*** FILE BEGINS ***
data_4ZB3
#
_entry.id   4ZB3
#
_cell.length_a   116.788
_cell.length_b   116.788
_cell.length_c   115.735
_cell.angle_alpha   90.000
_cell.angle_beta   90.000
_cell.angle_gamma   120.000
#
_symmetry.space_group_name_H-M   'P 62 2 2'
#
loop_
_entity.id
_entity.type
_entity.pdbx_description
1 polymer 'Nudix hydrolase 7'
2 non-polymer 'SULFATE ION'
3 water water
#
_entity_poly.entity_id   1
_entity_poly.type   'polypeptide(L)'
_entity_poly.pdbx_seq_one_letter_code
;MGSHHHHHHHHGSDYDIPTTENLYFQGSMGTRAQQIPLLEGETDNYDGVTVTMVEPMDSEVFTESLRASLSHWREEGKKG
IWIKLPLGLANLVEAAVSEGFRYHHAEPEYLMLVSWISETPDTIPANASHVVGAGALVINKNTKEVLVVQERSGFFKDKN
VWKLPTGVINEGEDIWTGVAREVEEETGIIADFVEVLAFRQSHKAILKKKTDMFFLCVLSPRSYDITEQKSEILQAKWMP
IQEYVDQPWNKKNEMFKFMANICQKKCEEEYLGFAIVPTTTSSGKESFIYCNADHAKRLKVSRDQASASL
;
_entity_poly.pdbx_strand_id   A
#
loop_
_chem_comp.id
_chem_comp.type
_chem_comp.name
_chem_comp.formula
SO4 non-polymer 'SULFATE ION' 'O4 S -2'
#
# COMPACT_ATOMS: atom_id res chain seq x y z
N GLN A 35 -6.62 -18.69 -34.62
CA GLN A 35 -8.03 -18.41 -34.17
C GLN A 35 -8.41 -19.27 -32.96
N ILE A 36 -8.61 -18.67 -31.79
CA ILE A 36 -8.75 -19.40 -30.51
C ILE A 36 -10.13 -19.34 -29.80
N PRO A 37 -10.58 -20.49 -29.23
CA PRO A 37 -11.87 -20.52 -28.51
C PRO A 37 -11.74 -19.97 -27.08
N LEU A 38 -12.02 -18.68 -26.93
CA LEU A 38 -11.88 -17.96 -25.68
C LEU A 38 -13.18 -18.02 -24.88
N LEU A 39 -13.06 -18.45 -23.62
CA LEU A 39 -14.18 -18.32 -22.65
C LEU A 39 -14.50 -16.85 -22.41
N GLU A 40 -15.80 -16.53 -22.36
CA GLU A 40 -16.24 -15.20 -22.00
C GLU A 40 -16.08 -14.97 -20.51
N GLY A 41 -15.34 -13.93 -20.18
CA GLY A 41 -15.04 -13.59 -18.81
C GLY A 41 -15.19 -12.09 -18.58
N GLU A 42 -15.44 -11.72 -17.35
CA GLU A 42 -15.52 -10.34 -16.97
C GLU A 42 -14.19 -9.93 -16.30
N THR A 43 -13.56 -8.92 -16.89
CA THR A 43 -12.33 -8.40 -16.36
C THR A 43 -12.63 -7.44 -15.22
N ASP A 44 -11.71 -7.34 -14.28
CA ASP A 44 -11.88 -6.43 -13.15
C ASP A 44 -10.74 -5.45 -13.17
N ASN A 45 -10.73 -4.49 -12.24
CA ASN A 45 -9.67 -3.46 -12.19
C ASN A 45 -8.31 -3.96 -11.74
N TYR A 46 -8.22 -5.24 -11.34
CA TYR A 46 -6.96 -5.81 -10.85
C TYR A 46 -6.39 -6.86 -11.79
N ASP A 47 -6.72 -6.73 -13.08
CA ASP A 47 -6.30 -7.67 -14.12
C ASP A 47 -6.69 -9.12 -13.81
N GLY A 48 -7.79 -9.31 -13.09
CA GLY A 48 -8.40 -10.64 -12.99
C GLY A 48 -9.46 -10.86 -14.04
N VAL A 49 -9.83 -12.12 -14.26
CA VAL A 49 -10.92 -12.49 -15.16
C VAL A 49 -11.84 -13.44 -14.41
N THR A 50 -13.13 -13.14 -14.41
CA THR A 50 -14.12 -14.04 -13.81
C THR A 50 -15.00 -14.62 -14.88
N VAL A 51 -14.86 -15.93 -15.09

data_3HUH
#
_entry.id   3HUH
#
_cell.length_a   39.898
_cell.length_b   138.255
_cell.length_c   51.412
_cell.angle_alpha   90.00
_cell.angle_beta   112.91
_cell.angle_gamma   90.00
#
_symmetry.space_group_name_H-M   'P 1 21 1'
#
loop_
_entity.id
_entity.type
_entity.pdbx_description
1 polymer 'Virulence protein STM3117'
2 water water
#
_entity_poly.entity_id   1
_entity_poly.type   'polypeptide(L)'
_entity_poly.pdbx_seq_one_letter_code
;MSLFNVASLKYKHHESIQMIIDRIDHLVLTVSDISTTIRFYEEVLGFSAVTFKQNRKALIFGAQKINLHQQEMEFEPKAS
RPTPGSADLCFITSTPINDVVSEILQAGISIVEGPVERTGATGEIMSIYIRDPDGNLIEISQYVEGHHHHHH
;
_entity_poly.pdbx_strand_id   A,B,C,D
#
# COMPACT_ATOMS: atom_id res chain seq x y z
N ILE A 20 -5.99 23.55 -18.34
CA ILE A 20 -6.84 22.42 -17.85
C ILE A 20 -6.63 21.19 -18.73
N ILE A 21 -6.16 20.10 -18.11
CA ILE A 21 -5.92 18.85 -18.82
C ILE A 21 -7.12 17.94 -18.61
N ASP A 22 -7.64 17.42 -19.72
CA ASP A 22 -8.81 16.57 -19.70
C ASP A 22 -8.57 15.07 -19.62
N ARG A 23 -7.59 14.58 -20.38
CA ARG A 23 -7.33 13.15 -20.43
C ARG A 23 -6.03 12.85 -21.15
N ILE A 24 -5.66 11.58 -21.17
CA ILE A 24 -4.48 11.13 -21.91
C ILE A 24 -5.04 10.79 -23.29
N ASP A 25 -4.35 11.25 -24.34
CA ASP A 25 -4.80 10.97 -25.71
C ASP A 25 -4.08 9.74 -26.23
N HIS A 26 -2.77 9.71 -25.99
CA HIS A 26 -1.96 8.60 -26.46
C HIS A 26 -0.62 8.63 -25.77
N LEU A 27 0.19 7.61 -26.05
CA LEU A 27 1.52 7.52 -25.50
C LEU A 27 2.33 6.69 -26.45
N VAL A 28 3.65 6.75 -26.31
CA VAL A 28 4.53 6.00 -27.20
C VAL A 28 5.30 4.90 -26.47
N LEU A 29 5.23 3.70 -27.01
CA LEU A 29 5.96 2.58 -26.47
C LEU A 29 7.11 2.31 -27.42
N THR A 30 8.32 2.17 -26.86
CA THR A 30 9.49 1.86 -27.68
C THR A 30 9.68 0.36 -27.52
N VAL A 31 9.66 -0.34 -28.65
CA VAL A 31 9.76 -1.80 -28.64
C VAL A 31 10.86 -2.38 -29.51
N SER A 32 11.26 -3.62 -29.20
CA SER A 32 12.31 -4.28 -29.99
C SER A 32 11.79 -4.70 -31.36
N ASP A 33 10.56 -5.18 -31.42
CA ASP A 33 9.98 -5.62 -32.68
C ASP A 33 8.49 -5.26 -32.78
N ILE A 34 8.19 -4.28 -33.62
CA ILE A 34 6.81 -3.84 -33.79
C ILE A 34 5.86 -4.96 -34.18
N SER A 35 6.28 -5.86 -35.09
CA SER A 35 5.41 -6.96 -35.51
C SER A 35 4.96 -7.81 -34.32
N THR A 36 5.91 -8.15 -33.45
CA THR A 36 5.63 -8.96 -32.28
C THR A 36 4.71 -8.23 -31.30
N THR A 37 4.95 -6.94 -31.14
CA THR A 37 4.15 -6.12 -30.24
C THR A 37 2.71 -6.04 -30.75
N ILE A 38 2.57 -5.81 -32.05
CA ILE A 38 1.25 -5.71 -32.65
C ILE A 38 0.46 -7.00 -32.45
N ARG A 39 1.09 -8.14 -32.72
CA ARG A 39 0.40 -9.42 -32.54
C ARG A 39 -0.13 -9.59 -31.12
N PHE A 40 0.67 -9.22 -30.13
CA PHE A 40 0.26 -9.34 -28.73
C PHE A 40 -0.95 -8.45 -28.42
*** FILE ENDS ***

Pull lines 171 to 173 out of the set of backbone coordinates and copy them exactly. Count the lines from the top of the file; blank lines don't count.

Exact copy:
C THR A 37 2.71 -6.04 -30.75
N ILE A 38 2.57 -5.81 -32.05
CA ILE A 38 1.25 -5.71 -32.65